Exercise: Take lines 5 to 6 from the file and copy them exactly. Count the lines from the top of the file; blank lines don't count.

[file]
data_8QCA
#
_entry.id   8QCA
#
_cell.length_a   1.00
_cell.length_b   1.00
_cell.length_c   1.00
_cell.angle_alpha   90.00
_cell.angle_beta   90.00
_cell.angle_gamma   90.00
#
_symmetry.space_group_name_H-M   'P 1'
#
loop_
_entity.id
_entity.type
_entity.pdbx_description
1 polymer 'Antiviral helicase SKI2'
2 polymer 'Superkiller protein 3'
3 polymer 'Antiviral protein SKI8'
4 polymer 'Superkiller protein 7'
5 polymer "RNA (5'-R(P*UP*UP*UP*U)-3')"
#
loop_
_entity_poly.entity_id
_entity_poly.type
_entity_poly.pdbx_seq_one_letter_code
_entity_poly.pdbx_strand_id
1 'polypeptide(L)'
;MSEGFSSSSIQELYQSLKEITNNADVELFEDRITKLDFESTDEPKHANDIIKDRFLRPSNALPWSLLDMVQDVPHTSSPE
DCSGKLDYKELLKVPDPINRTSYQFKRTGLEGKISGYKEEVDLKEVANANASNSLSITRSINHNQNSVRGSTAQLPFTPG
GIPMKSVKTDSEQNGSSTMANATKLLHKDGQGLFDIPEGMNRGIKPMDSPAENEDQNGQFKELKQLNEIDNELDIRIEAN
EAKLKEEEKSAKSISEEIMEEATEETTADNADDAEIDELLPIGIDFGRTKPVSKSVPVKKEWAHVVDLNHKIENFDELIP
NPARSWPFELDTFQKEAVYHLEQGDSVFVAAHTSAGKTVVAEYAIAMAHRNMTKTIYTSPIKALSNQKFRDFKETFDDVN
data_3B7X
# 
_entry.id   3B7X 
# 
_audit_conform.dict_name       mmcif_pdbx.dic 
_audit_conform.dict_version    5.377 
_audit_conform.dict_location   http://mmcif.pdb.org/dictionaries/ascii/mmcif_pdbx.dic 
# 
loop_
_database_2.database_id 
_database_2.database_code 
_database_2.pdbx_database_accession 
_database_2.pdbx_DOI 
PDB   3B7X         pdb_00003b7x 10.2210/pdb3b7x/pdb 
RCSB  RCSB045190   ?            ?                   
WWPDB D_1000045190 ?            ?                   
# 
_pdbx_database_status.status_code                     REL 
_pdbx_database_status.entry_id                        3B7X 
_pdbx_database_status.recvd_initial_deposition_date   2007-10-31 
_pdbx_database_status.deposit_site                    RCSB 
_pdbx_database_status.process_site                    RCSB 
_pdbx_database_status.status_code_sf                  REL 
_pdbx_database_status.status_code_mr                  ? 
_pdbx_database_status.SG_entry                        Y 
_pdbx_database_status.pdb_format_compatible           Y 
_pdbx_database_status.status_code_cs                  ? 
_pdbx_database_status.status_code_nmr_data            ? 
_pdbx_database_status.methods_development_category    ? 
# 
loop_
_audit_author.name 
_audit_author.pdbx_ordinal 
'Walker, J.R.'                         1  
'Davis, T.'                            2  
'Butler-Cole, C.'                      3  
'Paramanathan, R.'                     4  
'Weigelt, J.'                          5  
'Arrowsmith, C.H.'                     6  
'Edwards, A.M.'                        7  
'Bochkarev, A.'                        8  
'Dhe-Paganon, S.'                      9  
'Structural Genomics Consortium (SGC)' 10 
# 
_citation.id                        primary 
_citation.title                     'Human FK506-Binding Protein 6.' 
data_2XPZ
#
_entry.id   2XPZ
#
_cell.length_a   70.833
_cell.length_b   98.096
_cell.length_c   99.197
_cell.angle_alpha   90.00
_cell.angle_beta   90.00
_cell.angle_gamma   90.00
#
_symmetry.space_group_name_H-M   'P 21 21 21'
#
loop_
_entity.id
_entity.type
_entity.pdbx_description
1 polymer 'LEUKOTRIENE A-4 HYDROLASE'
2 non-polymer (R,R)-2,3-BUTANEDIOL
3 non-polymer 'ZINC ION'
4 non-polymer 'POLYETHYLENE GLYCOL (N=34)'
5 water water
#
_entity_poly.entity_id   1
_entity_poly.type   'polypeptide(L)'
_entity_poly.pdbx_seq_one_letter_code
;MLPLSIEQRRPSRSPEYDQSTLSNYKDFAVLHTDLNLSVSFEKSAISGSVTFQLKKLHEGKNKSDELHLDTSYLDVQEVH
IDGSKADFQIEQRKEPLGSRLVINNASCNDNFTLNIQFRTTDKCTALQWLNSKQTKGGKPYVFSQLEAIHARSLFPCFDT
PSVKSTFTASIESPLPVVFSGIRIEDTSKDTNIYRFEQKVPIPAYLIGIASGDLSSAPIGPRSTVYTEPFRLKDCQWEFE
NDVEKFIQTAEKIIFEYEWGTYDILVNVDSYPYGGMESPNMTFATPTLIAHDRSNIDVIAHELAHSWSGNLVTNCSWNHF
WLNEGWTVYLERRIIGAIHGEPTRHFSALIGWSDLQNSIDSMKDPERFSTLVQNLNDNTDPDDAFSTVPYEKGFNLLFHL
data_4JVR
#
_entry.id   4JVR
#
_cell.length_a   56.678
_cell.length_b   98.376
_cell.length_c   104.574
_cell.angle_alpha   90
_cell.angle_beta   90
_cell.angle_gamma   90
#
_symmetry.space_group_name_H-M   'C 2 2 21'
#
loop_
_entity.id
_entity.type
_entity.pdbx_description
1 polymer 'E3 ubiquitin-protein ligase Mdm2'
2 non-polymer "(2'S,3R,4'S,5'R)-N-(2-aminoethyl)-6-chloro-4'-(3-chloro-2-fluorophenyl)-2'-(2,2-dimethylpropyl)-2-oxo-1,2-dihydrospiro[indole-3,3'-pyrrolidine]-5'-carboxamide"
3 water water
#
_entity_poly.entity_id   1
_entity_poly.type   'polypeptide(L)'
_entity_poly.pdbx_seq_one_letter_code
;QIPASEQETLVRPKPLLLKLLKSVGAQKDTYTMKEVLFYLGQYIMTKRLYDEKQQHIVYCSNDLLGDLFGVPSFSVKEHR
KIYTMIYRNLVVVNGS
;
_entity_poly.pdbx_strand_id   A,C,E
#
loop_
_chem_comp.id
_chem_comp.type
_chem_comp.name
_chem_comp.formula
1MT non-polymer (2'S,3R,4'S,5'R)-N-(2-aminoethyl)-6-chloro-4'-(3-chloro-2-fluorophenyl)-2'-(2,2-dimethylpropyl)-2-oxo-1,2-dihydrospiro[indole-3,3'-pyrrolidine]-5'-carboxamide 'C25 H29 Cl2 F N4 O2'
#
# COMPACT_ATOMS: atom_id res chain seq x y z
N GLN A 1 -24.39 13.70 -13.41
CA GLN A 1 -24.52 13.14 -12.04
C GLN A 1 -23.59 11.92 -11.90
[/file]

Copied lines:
_cell.length_a   1.00
_cell.length_b   1.00